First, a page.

HGTV Alum Recalls Son, 5, Asking 'Daddy, Are They Going to Kill You?' When Pulled Over by Police

"Y'all let that sink in. At five, he has equated that being stopped by the police is a death sentence," writes Maria Antoinette Loggins

Maria Antoinette Loggins
Photo: Brittney Beeler Photo

Maria Antoinette Loggins usually shares crafty how-tos on her Instagram page, but this week, she shared a heart-wrenching personal story.

The HGTV alum, 41, who hosted the network's digital series’ Burning Daylight and Clash of the Crafters, has been candid in speaking with her Instagram followers about what it’s like being Black in America following the death of George Floyd in police custody on May 25.

In a post on Saturday, the Knoxville-based creative tells the story of a time when her then five-year-old-son, Garrison, asked if his father would be killed when he was pulled over by the police for speeding.

In the caption, Loggins shares “We are a blended family,” and explains that the incident occurred when her husband was on his way home after dropping off his other two children at their mother’s house out of state — an eight-hour drive one way. “He was tired, ready to be back home and was speeding,” Loggins writes. “He got pulled over.”

Garrison, who was along for the drive, immediately asked his father, “Daddy, are they going to kill you?”

“Y’all let that sink in,” Loggins writes. “My five year old’s first thought when his father was pulled over was will my dad get killed by the police? …At five he has equated that being stopped by the police is a death sentence.”

Loggins goes on to say that her husband had a “deep hard conversation” with Garrison that day about interacting with the police as a person of color. He explained “That all police aren’t going to kill you but some might have a disdain for you because of your skin color,” she writes. “That even when they are disrespectful don’t fight back, make it home alive.”

Loggins says having this conversation with your kids is just another part of being Black in America. She asks followers if they remember how old they were when they were given “the talk” by their own parents. She also asked her white followers if they have ever had these conversations with their kids, and welcomed their responses in her comments section.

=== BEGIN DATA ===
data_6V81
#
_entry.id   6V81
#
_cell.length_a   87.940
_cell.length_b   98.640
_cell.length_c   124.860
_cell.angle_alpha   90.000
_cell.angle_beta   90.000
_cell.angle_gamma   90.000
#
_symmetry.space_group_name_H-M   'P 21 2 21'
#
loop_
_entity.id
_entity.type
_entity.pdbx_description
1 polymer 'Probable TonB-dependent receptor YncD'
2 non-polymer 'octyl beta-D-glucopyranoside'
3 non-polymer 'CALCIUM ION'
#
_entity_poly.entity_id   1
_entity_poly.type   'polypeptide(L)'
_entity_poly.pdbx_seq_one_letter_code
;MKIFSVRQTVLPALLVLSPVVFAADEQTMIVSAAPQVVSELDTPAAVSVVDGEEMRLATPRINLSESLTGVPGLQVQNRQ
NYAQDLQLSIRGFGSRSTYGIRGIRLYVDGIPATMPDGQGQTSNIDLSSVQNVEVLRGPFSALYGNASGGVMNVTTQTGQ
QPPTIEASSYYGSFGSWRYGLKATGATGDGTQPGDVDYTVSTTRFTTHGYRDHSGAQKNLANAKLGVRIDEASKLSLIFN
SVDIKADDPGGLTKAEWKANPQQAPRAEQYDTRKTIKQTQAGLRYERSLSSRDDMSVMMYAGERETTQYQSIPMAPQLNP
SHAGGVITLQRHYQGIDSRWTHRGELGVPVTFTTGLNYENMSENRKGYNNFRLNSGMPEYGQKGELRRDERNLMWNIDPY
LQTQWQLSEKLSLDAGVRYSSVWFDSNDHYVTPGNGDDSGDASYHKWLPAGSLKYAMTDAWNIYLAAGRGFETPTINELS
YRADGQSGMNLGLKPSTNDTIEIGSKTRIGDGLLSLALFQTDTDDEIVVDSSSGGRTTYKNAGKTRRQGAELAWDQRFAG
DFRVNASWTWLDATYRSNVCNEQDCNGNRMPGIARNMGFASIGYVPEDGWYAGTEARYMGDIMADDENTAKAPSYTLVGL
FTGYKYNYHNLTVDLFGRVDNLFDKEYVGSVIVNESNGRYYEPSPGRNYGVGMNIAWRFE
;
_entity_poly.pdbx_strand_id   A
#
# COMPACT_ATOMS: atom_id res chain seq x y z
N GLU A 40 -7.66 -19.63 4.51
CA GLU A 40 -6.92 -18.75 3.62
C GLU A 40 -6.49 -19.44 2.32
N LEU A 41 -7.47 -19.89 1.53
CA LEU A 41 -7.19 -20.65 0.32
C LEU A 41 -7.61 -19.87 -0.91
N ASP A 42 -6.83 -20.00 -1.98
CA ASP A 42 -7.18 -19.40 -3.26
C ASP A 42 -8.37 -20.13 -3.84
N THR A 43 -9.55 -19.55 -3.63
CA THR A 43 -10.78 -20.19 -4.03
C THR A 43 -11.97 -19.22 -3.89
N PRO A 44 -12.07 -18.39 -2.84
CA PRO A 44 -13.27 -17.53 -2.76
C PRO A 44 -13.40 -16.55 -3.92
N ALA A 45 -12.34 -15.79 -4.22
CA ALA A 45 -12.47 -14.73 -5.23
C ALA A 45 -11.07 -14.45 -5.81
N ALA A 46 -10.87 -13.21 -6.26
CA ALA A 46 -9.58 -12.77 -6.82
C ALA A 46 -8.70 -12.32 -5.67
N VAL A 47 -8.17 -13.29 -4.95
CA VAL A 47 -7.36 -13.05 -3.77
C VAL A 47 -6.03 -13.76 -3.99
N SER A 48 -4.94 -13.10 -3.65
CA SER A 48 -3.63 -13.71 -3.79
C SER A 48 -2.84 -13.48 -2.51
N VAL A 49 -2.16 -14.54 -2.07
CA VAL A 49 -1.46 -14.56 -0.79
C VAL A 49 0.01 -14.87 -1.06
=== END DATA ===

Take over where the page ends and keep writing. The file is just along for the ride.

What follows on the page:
Maria Antoinette Loggins
The Parisian Photographers

“It’s hard, it’s hard being black,” Loggins writes. “It’s hard to be a black woman. It’s hard to worry about my husband, my sons and fathers. Will they make it home?”

She continued: “I would go out on a limb and say those that have killed an unarmed black person... didn’t see that they too were human. That they have a family that wants them to come home. They lead in ‘fear,’ ‘hate’ and ‘prejudice’ maybe even ‘privilege.’ I can’t change the way anyone thinks. I can only educate my sons on how the world might see them.”

At the end of the post, she added some hashtags to help spread her message, including #RaisingABlackBoy, #TheirLives Matter, #BlackFamily and #ItWontEndOnItsOwnSoLetsTalkAndStopIt.

RELATED VIDEO: Mother of George Floyd's Daughter Speaks Out After His Death

Loggins’s post comes as demonstrations continue to unfold across the country. They began last week in Minneapolis when footage of Floyd — an unarmed Black man who died after a white police officer pinned him to the ground with a knee on his neck — began circulating online.

The officer, Derek Chauvin, and three others who stood by while Floyd repeated that he couldn't breathe have all been fired. On Friday, Chauvin was charged with third-degree murder and manslaughter. That charge has since been upgraded to second-degree murder and the other officers involved have been charged. In the days since, masses of outraged Americans have taken to the streets to protest police brutality and systemic racism.

To help combat systemic racism, consider learning from or donating to these organizations:

  • Campaign Zero ( which works to end police brutality in America through research-proven strategies.
  • works to make government more responsive to racial disparities.
  • National Cares Mentoring Movement ( provides social and academic support to help black youth succeed in college and beyond.
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